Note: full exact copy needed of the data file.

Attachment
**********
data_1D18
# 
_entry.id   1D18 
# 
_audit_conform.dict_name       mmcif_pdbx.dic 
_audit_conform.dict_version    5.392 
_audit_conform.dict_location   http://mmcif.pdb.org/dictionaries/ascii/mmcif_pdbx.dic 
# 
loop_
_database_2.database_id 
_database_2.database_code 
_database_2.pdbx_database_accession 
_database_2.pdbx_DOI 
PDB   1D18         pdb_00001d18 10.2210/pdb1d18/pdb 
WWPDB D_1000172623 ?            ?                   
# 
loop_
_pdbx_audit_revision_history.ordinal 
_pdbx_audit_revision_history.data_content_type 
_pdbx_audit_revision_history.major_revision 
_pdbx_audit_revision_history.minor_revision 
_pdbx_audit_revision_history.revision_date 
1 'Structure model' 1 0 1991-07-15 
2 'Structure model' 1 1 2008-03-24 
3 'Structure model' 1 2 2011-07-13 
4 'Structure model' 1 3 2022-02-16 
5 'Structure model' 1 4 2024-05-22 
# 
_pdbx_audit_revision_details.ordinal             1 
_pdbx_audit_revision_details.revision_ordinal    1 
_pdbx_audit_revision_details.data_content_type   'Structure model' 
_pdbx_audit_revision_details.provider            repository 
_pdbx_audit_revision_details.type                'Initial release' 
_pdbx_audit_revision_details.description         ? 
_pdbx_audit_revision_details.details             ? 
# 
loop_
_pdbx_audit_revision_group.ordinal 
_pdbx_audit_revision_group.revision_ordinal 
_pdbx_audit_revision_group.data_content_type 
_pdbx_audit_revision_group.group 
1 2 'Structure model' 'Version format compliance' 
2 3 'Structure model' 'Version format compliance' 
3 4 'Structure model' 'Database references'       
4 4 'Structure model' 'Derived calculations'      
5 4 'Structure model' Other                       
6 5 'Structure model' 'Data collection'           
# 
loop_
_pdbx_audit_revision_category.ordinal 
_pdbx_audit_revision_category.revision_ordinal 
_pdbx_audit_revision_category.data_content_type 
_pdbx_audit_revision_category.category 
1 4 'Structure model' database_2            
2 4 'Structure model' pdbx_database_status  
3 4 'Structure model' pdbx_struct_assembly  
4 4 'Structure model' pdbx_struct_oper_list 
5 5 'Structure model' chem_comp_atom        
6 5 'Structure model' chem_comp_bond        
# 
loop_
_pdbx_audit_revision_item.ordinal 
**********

data_1D18
# 
_entry.id   1D18 
# 
_audit_conform.dict_name       mmcif_pdbx.dic 
_audit_conform.dict_version    5.392 
_audit_conform.dict_location   http://mmcif.pdb.org/dictionaries/ascii/mmcif_pdbx.dic 
# 
loop_
_database_2.database_id 
_database_2.database_code 
_database_2.pdbx_database_accession 
_database_2.pdbx_DOI 
PDB   1D18         pdb_00001d18 10.2210/pdb1d18/pdb 
WWPDB D_1000172623 ?            ?                   
# 
loop_
_pdbx_audit_revision_history.ordinal 
_pdbx_audit_revision_history.data_content_type 
_pdbx_audit_revision_history.major_revision 
_pdbx_audit_revision_history.minor_revision 
_pdbx_audit_revision_history.revision_date 
1 'Structure model' 1 0 1991-07-15 
2 'Structure model' 1 1 2008-03-24 
3 'Structure model' 1 2 2011-07-13 
4 'Structure model' 1 3 2022-02-16 
5 'Structure model' 1 4 2024-05-22 
# 
_pdbx_audit_revision_details.ordinal             1 
_pdbx_audit_revision_details.revision_ordinal    1 
_pdbx_audit_revision_details.data_content_type   'Structure model' 
_pdbx_audit_revision_details.provider            repository 
_pdbx_audit_revision_details.type                'Initial release' 
_pdbx_audit_revision_details.description         ? 
_pdbx_audit_revision_details.details             ? 
# 
loop_
_pdbx_audit_revision_group.ordinal 
_pdbx_audit_revision_group.revision_ordinal 
_pdbx_audit_revision_group.data_content_type 
_pdbx_audit_revision_group.group 
1 2 'Structure model' 'Version format compliance' 
2 3 'Structure model' 'Version format compliance' 
3 4 'Structure model' 'Database references'       
4 4 'Structure model' 'Derived calculations'      
5 4 'Structure model' Other                       
6 5 'Structure model' 'Data collection'           
# 
loop_
_pdbx_audit_revision_category.ordinal 
_pdbx_audit_revision_category.revision_ordinal 
_pdbx_audit_revision_category.data_content_type 
_pdbx_audit_revision_category.category 
1 4 'Structure model' database_2            
2 4 'Structure model' pdbx_database_status  
3 4 'Structure model' pdbx_struct_assembly  
4 4 'Structure model' pdbx_struct_oper_list 
5 5 'Structure model' chem_comp_atom        
6 5 'Structure model' chem_comp_bond        
# 
loop_
_pdbx_audit_revision_item.ordinal 